Bertel Thorvaldsen

Sender’s Location



Herman Schubart

Recipient’s Location


Dating based on

Dateringen fremgår af Herman Schubarts svarbrev af 28.12.1804.


Thorvaldsen apologizes for his late answer to Schubart’s letter. He thanks him for the commission of Baptismal Font, cf. A555,1. He has almost finished the modelling of Bacchus, cf. A2, and Ganymede Offering the Cup, cf. A41, is currently being carved in marble. He wants to produce a relief of The Contention of Agamemnon and Achilles and a colossal statue of Diomedes. He understands that the portrait busts of the Schubarts, A718 and A719, cannot be sent to Rome at the moment. He asks for the measurements of his relief The Dance of the Muses on Helicon, cf. A705, with a view to having it carved in marble. His health is tolerable. He mentions that he has received payment for the commission to Irina Vorontsova.


Derre kiæ[r]komde[?] brev af 26 NovenberI ser jeg De ikke har bekkomet mit siste Skrivel

Af Deres kiære Brev d 26 Nov[e]mber seer jeg Deres Excellenza ikke har bekommet mit SvarII som jeg har skrevet Postdag derefter det er mig ikke mulig at opfy[l]de min Skyldi[g]hed og Pligt at besvare Dem samme Dag da jeg bekommer Brevene saa sildig saa stor en Heldt som jeg endog er i at skriveIII.
Med stor Glæde imodtog [jeg] det arbejdeIV som Deres Søster Grevinde S[c]him[me]lmannV har den Godhed for mig at jeg maa forferdig[e] men ønskede at have den fornøielse at tale med Deres Excellenza da jeg behøver Deres Raad føren jeg kan giøre en udført te[g]ning og skikk[er] hermed dette lidet UdkastVI imedens
Jeg kan ikke beskrive hvo[r] undt det giør mig at Deres Excellenza maa opholde Dem ennu denne aar[s]tiid paa MonteneroVII med Deres Sygelige GemalindeVIII og tillige saa endsomt[.] maaIX jeg veste Deres Excellenze maatte blevX vinteren over saa vilde jeg med fornøielse komme til Dem og arbejde hos DemXI
Jeg er nu snart ferdig med at modelere en BachusXII af samme størrelse som min GanimedXIII der nu kryber ud af MarmoretXIV og har Componert endel Bareier[?]XV som jeg agter at udføre besynde[r]lig et BarellieXVI som forestiller StridenXVII imellem agamemXVIII og alkiles der vilde dræbe ham agamXIX men bliver tilbageholdt af Minerva[,] jeg har her leælighedXX til at vise alle Grekenlands fø[r]ste EroiXXI som var i denne forsamling[,] tillig tenker [jeg] paa at modellere en DiomedesXXII som bortfører Paladium fra Troja samme størrelse som min JasonXXIII. Dersom min Helsen tillader det saa [tænker] jeg at arbejde meget[,] min Helbred er Gudskelov temlig god jeg har igen føelt nogen LivsmerteXXIV og Rider nu en Halv Time hver Dag paa Rideskolen som giør mig godt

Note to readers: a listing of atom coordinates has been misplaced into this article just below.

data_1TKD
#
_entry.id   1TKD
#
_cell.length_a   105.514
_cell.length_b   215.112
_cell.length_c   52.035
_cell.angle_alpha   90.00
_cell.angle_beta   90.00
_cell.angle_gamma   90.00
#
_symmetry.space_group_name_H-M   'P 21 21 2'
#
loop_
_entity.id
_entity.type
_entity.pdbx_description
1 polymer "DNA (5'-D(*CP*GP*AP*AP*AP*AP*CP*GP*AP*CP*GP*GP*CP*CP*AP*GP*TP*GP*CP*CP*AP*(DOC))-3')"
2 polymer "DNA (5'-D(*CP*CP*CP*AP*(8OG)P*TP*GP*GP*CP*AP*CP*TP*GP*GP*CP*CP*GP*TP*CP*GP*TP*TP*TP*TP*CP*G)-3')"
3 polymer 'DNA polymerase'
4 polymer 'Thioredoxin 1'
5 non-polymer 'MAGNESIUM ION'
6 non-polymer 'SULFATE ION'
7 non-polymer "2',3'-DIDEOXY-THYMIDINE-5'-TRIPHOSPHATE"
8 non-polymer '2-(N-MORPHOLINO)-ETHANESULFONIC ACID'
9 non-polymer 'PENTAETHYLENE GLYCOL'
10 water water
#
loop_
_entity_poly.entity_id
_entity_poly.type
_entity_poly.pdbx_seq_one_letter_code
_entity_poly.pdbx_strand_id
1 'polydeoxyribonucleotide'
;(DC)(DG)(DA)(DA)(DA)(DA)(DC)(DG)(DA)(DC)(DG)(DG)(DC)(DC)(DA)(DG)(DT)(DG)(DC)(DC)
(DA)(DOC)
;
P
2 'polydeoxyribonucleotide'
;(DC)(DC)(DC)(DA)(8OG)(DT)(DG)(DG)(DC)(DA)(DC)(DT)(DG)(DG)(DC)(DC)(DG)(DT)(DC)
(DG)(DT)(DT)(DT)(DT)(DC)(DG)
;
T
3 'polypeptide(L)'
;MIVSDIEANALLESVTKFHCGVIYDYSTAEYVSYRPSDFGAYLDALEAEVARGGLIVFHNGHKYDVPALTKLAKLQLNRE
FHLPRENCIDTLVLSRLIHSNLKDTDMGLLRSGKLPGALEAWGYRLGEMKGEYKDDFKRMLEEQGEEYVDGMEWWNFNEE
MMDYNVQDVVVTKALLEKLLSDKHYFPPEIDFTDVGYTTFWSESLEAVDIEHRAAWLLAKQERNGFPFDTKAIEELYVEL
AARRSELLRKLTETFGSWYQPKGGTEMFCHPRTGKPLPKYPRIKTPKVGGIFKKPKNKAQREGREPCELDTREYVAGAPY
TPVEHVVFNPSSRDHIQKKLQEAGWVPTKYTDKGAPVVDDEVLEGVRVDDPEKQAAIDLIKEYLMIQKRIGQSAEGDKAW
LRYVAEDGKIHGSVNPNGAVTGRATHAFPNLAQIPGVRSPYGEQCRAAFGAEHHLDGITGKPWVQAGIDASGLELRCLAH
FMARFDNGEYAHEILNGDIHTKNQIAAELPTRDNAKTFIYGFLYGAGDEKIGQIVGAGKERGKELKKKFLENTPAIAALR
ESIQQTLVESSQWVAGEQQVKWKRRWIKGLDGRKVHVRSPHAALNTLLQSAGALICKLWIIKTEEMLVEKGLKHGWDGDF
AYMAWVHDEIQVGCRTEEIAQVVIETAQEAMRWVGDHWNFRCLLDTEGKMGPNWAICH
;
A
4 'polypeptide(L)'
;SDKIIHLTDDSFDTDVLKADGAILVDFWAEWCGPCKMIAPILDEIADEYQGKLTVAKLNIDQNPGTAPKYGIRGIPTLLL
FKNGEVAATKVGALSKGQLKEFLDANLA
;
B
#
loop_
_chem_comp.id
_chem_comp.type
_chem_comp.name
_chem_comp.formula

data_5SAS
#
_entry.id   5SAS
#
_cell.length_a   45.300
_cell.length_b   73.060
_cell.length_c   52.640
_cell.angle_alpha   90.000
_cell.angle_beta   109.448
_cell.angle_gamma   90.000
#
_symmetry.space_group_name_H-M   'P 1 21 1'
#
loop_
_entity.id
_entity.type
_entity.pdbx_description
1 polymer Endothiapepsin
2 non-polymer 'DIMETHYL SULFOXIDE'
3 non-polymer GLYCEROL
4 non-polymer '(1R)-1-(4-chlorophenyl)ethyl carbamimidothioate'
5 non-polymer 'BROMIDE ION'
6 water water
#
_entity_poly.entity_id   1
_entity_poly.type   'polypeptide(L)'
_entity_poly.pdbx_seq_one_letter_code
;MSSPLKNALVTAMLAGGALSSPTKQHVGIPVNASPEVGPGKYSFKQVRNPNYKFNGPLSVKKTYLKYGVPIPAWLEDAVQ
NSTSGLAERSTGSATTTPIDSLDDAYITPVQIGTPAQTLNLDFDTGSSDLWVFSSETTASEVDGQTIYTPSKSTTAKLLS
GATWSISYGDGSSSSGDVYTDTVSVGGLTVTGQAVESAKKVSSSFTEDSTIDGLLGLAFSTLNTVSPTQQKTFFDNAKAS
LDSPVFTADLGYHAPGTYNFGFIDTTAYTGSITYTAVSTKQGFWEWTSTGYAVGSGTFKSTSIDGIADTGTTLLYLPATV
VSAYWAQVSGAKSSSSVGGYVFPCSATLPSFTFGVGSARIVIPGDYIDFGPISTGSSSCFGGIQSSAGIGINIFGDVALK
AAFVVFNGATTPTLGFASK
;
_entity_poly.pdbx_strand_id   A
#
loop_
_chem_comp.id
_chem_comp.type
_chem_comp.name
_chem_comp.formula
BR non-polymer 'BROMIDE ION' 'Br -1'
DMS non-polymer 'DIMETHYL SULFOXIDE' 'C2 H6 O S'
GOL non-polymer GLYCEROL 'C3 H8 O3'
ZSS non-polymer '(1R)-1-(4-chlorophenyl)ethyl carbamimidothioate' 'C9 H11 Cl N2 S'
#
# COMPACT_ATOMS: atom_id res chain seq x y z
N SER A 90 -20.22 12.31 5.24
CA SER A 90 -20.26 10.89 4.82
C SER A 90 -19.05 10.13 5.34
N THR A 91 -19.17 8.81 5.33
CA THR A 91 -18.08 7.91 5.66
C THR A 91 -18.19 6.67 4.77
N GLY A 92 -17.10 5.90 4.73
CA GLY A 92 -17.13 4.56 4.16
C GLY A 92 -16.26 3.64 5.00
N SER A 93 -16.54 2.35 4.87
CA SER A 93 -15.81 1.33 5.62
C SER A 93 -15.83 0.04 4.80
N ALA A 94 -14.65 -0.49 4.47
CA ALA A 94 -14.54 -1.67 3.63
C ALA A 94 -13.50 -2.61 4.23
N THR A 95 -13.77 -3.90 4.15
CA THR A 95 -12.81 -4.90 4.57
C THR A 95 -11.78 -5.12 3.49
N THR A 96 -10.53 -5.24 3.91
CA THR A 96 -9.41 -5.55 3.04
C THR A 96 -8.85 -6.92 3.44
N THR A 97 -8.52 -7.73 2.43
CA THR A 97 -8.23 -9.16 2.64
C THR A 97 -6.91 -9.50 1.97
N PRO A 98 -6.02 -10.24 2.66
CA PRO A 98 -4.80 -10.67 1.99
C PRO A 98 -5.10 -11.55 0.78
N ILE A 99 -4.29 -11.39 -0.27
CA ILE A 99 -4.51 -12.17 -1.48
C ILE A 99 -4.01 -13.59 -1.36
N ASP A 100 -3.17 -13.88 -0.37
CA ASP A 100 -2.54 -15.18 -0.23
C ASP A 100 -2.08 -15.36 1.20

at BysterneXXV ikke kan komme hertilXXVI for det første begriber jeg meget vel, og ønskede kun at Deres Excellenze samt Deres Gode Gemalinde var her saa kunde Busterne snart giøres igienXXVII. jeg beder saa omtrendt størrelsen om hvor mange Romerske PalmerXXVIII mit BasireffXXIX langt og bredt da her er et smuk stykke marmor som jeg synes kunde være passende[.] med min VexelXXX har det ingen Hast[,] jeg var først da jeg kom her i Forlegenhed for Penge da TorloniaXXXI ikke vilde udbetale mine for Grevinde VorentzowffXXXII men nu har han faaet BrevXXXIII fra hende og jeg er betaldt og er en Riemand af 400 og 25 Piastre

Oversættelse af dokument

From your welcome [?] letter of November 26th I see that you have not received my last letter